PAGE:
Yup, I’m back. You may not have known that I was gone… but I was. Two weeks of holidays, baby, and sorely needed ones as well.
What’s happened in the meantime? Well… I saw and enjoyed a play by Beckett. In spite of a major in English Literature, I always felt that Beckett’s plays were too long by half – and I still think so. Yes, the length (and resulting tedium) are part of the point, but I’ve always prefered his short plays to Endgame, or Waiting for Godot for that matter. What can make the latter much more enjoyable, though? Good actors, or to be more precise, Magneto and Professor X. Or Jean-Luc Picard and Gandalf. Those two godfathers of the English stage made the play more than worthwhile.
Less enjoyable, though, was the current London production of Tom Stoppard’s Arcadia. Yes, I compound my iconoclasm as a Beckett-disliking EngLit major by prefering the derivative Stoppard to the originator. Take that, SDH! Arcadia is one of my favourite plays, a wonderful blend of wit, intellect and heart. I fell in love with the play when I saw a fantastic amateur production done by a German student drama group.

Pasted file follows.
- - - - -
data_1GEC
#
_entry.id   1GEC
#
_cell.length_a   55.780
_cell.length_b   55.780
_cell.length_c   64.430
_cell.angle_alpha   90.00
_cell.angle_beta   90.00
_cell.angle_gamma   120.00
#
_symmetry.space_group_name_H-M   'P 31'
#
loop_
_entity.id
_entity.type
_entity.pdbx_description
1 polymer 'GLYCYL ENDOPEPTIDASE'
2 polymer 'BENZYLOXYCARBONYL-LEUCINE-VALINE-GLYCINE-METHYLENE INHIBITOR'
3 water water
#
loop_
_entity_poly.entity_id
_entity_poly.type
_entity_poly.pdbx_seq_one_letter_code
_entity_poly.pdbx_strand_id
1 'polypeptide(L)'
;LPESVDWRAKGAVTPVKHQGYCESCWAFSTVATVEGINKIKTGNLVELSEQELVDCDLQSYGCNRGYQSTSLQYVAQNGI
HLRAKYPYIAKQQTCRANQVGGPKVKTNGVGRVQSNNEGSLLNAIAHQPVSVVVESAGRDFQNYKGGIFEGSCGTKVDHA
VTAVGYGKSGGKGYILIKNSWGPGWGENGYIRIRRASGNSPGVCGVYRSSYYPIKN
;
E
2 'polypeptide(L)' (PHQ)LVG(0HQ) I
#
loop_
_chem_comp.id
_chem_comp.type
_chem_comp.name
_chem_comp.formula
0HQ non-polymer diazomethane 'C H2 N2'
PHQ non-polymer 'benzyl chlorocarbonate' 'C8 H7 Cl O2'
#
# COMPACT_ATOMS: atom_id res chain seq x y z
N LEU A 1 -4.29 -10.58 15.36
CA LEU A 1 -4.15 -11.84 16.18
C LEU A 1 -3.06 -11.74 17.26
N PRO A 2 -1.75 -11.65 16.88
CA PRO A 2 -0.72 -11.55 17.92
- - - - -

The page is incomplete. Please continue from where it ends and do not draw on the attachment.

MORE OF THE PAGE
So, with a play like this and a professional cast and crew, what could go wrong?
Well, mainly one thing: whether it’s the director’s fault or the actors’, they got the one central relationship of the play – between Thomasina, precocious 19th century teenage genious and Septimus, her tutor – wrong with a spectacularly wrong-headed interpretation of Thomasina (and a very mediocre Septimus). As a result, the production didn’t even begin to have the heart it needs to balance its cerebral qualities. If there is no ongoing flirtation and attraction between the two, one that Septimus is hardly aware of, then the final scene between them falls flat.
And fall flat it did. Having taught the play, I was constantly aware of what it could be and what the production failed to make of it. It had some strengths, mainly in the present-day comedy of academia and in a fairly strong Bernard Nightingale. (Oh, I wish though that I’d been around for the play’s original production, with actors such as Felicity Kendall, Bill Nighy and Rufus Sewell.) But without the heart, Arcadia is rendered flat and unengaging, rayless and pathless.
Okay, that’s enough for now. One thing, though, before I’m off: thanks to Rock Paper Shotgun, a computer game blog, I stumbled upon this story which has nothing to do with computer games and everything with sweetness and sadness and John Hughes. Well worth reading, unless anything even approaching sentimentality makes you come out in a rash.